In another effort to bring attention to Civil Rights, Scott recalled taking part in the integration of the old Tomahawk Restaurant.
Scott spoke of the local, state and national visionaries who stood at the forefront of the Civil Rights movement.
“This didn’t happen by accident, it took leadership and a faith in God to lead us in the right direction,” he said. “God is a waymaker.
“The convergence of events and personalities who felt the heartbeat of history were willing to stand and move to make things better,” Scott added.
Marvin Jones, a native of Cofield who founded the Chowan Discovery Group and is a noted national historian on tri-racial composition of the local area, served as the main speaker at the marker’s unveiling. It was through his efforts that the Civil Rights Trail marker now stands near the base of the steps leading into the church.
As a child, he recalled coming to New Ahoskie Baptist with his father, Tupper Jones, for several Civil Rights rallies held at the church.
“He brought my sister and I to the rallies. We even got to hear Golden Frinks who spoke in this sanctuary one evening,” Jones shared.
In addition to learning about the Civil Rights movement across the south and beyond, Jones talked about the local efforts of Rev. Dr. Scott.
“We all know the enormous effect of his commitment to our community,” Jones said. “His autobiography, CIVIL RIGHTS VOICE FOR THE OPPRESSED, tells so much about Civil Rights actions of the 1960s in Hertford County and of his leadership. Please get a copy to read and to gift – Christmas is coming sooner than you think.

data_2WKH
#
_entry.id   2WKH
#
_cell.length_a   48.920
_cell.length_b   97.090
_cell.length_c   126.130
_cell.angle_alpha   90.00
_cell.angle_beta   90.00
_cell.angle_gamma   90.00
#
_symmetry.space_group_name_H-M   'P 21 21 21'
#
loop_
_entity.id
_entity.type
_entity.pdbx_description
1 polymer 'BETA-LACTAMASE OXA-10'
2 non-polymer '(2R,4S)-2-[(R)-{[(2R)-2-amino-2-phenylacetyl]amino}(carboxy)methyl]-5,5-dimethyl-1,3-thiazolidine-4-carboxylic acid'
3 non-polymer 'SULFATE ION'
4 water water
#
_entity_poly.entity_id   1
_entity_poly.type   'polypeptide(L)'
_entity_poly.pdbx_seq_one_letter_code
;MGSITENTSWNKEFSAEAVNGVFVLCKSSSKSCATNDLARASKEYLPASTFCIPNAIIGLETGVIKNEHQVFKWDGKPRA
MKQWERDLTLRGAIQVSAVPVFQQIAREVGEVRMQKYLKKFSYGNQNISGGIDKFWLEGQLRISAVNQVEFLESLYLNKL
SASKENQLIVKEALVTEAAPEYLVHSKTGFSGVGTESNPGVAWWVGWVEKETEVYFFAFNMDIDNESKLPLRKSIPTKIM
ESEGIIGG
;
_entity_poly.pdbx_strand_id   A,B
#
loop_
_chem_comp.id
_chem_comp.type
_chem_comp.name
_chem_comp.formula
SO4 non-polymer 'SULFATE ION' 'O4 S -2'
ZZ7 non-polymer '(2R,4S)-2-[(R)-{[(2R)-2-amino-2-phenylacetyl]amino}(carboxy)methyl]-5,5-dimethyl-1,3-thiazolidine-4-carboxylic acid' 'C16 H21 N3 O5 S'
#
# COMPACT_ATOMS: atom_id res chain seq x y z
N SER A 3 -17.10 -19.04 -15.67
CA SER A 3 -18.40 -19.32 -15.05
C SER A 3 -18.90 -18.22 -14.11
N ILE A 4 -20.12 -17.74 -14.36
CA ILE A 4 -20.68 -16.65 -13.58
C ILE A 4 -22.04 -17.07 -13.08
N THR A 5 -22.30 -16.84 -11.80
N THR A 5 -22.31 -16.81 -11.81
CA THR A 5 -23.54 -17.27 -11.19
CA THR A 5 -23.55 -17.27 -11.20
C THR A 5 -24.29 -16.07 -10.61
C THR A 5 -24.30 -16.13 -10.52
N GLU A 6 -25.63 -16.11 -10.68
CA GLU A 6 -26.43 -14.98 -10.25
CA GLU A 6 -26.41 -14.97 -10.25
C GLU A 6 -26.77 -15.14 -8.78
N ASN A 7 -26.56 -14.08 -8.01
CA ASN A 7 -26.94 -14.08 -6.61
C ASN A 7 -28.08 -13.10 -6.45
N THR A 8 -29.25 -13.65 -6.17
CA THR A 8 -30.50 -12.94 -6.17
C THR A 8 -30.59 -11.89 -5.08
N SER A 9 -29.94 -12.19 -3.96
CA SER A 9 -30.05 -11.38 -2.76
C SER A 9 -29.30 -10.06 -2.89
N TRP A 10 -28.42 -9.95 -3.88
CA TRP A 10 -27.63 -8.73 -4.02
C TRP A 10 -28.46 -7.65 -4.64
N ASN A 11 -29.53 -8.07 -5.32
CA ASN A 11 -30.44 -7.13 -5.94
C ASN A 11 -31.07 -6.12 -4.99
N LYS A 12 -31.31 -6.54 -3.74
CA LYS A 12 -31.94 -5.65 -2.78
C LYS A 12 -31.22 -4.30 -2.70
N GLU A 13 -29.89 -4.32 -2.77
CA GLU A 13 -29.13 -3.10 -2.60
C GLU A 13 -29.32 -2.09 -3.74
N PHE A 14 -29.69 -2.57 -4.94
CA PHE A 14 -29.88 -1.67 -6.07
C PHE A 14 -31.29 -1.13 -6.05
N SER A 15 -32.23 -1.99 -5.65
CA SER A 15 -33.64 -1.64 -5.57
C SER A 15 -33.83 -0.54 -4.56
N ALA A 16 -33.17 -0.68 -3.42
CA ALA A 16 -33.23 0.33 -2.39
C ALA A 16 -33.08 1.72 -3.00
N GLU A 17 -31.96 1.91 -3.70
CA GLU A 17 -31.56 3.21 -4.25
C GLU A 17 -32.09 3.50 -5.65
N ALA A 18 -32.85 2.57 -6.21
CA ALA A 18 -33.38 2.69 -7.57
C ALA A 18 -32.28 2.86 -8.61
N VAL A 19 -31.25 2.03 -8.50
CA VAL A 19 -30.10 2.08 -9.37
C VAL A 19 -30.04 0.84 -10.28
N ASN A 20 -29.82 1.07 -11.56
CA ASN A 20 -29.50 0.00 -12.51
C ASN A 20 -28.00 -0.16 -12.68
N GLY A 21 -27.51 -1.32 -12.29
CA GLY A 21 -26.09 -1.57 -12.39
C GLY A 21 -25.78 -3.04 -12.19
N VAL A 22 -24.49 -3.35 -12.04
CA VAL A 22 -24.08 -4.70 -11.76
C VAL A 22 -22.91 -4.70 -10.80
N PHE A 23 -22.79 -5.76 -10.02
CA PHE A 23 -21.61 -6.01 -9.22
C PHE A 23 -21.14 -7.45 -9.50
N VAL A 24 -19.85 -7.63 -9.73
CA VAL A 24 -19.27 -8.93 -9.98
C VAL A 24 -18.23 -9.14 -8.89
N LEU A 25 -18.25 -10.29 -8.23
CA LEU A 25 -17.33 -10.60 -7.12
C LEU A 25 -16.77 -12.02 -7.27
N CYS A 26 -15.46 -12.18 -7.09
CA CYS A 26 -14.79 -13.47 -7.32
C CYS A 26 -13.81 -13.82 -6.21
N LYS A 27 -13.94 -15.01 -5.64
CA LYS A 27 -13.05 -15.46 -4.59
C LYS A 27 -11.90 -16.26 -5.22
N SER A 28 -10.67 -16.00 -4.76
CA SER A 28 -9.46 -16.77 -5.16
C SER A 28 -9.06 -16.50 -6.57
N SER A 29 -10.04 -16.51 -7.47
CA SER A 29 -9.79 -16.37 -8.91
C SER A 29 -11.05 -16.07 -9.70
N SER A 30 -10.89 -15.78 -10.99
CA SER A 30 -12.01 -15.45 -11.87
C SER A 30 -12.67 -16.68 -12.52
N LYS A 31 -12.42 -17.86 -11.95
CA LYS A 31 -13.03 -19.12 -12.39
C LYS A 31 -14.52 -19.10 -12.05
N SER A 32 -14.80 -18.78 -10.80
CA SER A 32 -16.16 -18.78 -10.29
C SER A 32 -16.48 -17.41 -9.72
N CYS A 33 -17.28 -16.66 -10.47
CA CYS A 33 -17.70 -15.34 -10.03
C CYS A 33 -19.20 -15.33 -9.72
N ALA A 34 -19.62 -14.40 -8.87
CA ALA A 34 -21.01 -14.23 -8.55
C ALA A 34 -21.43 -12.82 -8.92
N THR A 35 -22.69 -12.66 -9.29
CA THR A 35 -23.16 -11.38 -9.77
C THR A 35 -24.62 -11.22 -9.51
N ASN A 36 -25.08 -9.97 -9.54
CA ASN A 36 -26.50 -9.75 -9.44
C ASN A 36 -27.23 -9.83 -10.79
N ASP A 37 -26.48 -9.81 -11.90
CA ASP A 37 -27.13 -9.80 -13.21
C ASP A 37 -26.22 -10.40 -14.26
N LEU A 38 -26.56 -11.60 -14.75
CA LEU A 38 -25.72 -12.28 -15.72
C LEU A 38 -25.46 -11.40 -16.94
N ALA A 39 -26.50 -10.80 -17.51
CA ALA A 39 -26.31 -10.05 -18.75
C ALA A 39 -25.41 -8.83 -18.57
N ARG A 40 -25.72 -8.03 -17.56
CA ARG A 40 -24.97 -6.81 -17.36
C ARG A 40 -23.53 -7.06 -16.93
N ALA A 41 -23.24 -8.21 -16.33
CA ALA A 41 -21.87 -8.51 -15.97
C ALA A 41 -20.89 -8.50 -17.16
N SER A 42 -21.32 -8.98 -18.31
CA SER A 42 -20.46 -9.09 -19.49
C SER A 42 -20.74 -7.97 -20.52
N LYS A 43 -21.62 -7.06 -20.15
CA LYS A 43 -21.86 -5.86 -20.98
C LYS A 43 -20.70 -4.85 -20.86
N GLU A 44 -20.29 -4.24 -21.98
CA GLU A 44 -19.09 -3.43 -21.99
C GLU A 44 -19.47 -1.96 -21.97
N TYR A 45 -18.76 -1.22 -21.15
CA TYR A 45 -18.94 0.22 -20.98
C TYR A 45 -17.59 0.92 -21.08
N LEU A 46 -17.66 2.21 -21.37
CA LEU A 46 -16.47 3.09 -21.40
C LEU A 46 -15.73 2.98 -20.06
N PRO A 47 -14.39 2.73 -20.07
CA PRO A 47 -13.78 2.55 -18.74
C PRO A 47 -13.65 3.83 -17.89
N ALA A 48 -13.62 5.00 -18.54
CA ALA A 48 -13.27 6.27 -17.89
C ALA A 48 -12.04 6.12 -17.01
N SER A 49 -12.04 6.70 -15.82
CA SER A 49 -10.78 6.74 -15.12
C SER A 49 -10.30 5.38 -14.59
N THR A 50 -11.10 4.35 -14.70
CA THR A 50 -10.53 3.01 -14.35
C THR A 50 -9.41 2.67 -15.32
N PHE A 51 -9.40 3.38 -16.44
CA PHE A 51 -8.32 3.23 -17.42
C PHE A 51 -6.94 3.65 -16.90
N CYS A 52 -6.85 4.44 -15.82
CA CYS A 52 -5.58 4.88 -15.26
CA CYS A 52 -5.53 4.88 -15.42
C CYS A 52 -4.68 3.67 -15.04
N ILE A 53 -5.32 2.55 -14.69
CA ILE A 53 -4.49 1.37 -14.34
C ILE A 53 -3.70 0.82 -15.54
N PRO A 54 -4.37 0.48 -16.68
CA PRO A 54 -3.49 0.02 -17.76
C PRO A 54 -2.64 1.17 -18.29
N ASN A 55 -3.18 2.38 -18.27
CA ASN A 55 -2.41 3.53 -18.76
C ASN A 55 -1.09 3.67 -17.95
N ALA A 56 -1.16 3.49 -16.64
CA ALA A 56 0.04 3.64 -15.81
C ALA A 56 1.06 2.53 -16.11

“I learned about the Civil Rights efforts to improve voting and electing leaders from our community – we didn’t have those back then – education, healthcare, public safety, public access, employment and housing,” Jones noted.
He also praised the efforts of those on the front lines locally in the fight for Civil Rights. Jones said among the activists named by Scott in his book were Rev. William Tyree, Gerald Tyree, Raymond Grant, Clarence Shaw Newsome and Roy Marsh – all of New Ahoskie; Rev. James A. Felton of Winton; Rev. Melvin Creecy of Murfreesboro; Rev. Chester A. Hart of Philippi Baptist, Harrellsville Chapel Baptist and other churches; and George Hall Jr., Collis Brown, Augustus Chavis and Howard Hunter Sr. of Pleasant Plains Church.
“George Hall Jr., supported by the local NAACP, even took part in the historic last march from Selma to Montgomery in Alabama,” Jones recalled. “There he met Viola Liuzzo, a volunteer from Michigan who was killed during that time by the Ku Klux Klan.